JAIMIE BARTLETT has in the last almost 20 years become one of the most recognisable actors in South Africa. PETER TROMP chatted to the busy performer on the eve of his return to the Cape Town stage in ‘Death Of A Colonialist’, which will be showing at the Baxter Theatre until March 1.
What initially drew you to the arts, and how did you go about carving out a career as an actor?
It wasn’t a choice – it was a way of climbing out of the bullring of rugby and the droning parameters of schools. Everything in life is about practise, so the more I practised the more I learned. In the words of Alexander Pope, “A little knowledge is a dangerous thing, drink deep or taste not the Pierian spring.”
What are a few of your own personal highlights in your career?
Being on stage with my son Hector at his junior school leavers play with his beautiful mother. Taking off my clothes and going naked in ‘Cock and Bull Story’ in 1986 and hearing the morally clad audience unleash their diaphragms. Walking on to a 900 million rand set movie with a James Bond director and Angelia Jolie, wilted by the might of Hollywood.
‘Death Of A Colonialist’ arrives in Cape Town in the wake of major awards success and critical buzz in Gauteng. Cutting through the hype though, what can locals look forward to with the production?
A taut tale, articulate in the tell, provoked by the emotion, sore by the laughs, left with the questions.
What were your initial reactions when you sat down to read Greg Latter’s script for the first time?
I was very moved that my friend and director Craig was thinking about me, aged 43, to play this 65 year old drunk-with-life man, Harold Smith, and what the reach beyond my grasp at filling his shoes would mean, and the need, and the will, to have the play told.
Tell us about your character Harold Smith. How did you go about trying to get into his head?
The essential and first point of character is everything you learn from the text and the dissection of it, especially in a play so beautifully woven as this. From those small crystals, you work outward into gestures, into sounds, into the things that end up being character.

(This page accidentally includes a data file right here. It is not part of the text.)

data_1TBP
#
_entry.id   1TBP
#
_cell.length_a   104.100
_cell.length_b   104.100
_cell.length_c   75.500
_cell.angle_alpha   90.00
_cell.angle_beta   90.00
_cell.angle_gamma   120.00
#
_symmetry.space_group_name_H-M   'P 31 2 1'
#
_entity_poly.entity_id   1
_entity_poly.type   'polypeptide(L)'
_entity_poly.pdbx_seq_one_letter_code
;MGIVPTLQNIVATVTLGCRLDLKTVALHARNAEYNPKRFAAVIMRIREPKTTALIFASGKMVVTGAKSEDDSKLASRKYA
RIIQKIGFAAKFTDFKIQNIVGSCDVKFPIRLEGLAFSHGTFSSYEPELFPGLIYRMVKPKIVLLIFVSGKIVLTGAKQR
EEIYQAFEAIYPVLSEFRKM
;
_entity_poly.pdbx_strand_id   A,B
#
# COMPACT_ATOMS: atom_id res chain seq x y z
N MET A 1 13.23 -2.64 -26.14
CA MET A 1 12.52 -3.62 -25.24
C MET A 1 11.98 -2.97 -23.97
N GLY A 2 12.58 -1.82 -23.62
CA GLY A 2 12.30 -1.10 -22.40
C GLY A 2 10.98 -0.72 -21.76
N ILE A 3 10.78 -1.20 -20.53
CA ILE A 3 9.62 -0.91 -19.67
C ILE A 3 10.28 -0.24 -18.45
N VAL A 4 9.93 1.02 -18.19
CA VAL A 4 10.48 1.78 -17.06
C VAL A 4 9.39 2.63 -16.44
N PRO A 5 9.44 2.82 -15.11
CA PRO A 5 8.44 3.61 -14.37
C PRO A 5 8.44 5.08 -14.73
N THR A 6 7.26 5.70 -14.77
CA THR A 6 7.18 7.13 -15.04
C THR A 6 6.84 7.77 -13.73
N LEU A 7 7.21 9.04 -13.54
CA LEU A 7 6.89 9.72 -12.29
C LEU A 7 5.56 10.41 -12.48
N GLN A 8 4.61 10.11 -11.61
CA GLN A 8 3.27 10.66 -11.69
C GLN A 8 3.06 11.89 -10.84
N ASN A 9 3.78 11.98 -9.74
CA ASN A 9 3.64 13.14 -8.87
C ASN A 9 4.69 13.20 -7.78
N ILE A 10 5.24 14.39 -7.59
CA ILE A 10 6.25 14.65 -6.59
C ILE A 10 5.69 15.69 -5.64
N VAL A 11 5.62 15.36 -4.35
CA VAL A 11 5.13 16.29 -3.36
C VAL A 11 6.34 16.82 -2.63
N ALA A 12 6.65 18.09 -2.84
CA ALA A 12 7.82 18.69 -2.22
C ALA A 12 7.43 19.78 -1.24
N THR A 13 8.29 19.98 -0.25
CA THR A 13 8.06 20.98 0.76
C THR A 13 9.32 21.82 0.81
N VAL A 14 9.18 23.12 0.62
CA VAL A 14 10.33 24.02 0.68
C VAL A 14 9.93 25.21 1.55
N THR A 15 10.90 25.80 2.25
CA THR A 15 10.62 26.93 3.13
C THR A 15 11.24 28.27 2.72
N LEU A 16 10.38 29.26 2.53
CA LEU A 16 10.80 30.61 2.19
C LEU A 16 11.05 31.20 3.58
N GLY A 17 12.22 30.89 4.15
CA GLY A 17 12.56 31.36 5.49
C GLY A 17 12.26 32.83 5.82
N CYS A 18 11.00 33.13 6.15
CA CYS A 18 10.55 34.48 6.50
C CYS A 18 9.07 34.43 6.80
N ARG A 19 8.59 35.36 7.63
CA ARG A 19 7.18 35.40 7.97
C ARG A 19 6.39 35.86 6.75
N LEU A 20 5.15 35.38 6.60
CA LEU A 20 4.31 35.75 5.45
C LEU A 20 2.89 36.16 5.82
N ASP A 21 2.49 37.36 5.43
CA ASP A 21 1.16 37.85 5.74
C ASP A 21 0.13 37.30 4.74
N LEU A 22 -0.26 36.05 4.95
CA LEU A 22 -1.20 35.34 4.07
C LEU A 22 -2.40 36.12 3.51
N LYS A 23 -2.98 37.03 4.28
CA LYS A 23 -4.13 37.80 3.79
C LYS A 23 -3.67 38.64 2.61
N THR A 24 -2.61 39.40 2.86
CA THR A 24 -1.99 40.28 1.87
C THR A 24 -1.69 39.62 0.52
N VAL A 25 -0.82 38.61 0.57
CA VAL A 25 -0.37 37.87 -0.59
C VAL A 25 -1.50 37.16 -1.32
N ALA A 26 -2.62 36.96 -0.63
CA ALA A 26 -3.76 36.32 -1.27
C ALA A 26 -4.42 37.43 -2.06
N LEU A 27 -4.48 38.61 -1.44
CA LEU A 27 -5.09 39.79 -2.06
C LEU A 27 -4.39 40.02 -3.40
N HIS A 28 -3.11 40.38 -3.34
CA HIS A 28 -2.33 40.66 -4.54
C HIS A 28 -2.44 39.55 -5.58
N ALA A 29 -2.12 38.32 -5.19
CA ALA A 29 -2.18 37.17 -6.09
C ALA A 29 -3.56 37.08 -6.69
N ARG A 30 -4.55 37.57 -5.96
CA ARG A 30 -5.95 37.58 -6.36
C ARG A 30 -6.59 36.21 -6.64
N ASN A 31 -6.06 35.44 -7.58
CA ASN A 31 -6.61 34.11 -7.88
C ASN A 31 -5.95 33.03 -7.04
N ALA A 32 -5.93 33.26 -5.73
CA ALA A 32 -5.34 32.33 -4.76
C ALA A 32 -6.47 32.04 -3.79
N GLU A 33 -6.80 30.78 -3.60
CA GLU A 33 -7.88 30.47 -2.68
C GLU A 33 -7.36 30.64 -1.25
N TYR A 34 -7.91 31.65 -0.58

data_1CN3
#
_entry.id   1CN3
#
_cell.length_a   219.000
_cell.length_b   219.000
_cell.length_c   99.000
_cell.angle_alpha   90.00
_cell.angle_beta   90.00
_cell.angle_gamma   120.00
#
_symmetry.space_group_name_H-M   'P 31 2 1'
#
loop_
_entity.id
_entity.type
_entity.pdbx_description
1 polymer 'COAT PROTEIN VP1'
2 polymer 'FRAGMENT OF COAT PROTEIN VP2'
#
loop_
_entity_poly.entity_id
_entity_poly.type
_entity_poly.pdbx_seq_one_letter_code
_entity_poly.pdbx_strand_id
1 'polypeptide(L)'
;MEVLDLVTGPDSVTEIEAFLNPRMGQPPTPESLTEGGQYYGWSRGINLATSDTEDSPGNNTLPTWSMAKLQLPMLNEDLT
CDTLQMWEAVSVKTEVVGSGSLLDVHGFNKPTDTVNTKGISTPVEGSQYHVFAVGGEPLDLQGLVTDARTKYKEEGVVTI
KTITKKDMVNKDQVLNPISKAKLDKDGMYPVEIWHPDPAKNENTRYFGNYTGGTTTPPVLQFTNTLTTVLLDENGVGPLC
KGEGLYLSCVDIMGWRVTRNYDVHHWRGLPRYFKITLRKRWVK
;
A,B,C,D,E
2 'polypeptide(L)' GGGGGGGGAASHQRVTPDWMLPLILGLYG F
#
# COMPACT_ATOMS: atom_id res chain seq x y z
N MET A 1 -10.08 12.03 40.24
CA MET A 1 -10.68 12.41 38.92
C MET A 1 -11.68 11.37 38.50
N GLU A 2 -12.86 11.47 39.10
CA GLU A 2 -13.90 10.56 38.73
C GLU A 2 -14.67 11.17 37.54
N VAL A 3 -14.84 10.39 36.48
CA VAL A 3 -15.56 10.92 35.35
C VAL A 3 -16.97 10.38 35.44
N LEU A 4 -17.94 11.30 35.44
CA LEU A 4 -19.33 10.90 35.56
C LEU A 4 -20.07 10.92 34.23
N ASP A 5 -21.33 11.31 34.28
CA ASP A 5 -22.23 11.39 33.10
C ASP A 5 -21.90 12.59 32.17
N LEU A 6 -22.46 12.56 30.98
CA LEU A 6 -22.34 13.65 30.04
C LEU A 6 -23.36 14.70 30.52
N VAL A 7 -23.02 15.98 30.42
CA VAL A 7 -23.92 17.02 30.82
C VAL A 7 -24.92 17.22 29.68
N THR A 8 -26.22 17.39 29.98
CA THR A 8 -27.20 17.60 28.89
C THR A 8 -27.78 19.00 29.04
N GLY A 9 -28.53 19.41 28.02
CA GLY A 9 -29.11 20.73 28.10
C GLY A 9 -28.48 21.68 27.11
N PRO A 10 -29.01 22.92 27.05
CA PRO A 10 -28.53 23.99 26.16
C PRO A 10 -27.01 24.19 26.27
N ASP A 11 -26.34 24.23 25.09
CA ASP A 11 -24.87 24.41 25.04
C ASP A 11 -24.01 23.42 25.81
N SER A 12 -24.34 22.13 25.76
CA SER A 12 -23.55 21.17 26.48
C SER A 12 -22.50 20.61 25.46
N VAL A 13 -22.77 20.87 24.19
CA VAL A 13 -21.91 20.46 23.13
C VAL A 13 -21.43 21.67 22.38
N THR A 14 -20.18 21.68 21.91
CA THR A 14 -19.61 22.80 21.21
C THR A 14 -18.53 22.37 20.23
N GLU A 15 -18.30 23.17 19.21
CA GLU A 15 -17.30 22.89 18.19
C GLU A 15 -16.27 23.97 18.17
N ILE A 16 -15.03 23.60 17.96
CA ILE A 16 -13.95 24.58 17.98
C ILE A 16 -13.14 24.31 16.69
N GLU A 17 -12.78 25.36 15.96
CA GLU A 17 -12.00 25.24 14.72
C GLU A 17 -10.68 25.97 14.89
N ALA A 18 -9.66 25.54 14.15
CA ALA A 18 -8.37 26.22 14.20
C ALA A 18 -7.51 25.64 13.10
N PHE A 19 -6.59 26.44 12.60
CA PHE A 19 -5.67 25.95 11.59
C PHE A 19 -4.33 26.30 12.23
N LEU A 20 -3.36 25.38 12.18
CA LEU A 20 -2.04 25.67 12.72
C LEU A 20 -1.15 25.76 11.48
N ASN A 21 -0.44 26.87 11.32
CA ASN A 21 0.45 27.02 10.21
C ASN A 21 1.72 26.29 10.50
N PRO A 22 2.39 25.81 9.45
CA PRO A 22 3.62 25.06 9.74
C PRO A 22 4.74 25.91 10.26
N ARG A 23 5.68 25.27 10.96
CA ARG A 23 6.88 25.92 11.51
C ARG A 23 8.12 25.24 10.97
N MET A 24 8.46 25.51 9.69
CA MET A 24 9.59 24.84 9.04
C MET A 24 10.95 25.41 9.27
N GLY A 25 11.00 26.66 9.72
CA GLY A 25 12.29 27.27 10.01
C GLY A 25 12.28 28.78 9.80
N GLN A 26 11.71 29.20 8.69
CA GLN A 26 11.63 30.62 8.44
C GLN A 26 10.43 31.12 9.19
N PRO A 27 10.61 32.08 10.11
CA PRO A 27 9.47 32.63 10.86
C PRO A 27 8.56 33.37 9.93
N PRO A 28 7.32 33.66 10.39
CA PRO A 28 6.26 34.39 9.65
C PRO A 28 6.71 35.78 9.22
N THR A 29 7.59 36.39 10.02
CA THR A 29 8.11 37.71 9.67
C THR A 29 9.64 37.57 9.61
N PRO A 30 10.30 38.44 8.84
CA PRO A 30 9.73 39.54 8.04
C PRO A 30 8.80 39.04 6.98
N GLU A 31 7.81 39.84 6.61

Did your process of trying to realise him differ at all from how you usually go about inhabiting characters you play?
Only that you are helped much more in this play by its brilliance in the way that Greg has painted so deftly the characters and the story.
Tell us a little about your co-stars; a little something-something about each and every one of them, if you’d be so kind.
Shirley Johnston, who plays my wife Maggie, is the mother and the centre of the pain of the play, to which Shirley brings her unique blend of experience in life and in work; Ashleigh Harvey, who plays my pint-sized power daughter, brings her front-foot surefootedness to painting Susan. This is the first time on the boards with Nicholas Pauling, and he’s possibly the best son I’ve ever had.
Describe those initial, first moments when you get together with a new ensemble and you realise you’re going to be going on a crazy journey with these folks.
Just a giggle because you know where you are going to go.
We don’t get to see you on stage in Cape Town that often. What’s it like for you when you are down in the Mother City to perform for us lot?
Cape Town is my home and will always have that umbilical resonance. Coming back to this harbour with this play is very sexy for me.
You seem to be busy yourself primarily with TV and film projects. What appeal does the stage hold for you?
The stage was essential to my training and allows you to breathe into the character the demands of play acting in a way that television and film don’t – in a live way, in that moment way, and in that it needs-to-be-repeated way, which makes it most unique.
You played one of the most legendary characters in all of SA pop culture when you were on ‘Isidingo’. Is there any harm for an actor in playing such an iconic character as Mike O’Reilly?
David Genaro (from ‘Rhythm City’) is a more iconic character, notwithstanding that he plays in 22 African countries everyday and emotionally has more latitude than Mike, largely due to better plot and writing. Mike O’Reilly and ‘Isidingo’ of that time, in 1997, were groundbreaking in their story choice, laying down challenging questions in a very young democracy, in a way never asked before.
So yes, those kinds of characters are indelibly seared into the minds of audiences of 97, 98 and 99.
Complete the following: Favourite movie; book; holiday destination; lunch spot; Cape Town haunt.
Favourite movie – ‘The Field’ with Richard Harris and Sean Bean, and anything that Gary Oldman performs in; Book – ‘The Ode To English’ by Stephen Fry; Holiday Destination – anywhere on my own continent. In the last year I’ve been to Ghana, Uganda and Ethiopia; Lunch Spot & Cape Town haunt – Babel at Babylonstoren.
* Book at Computicket.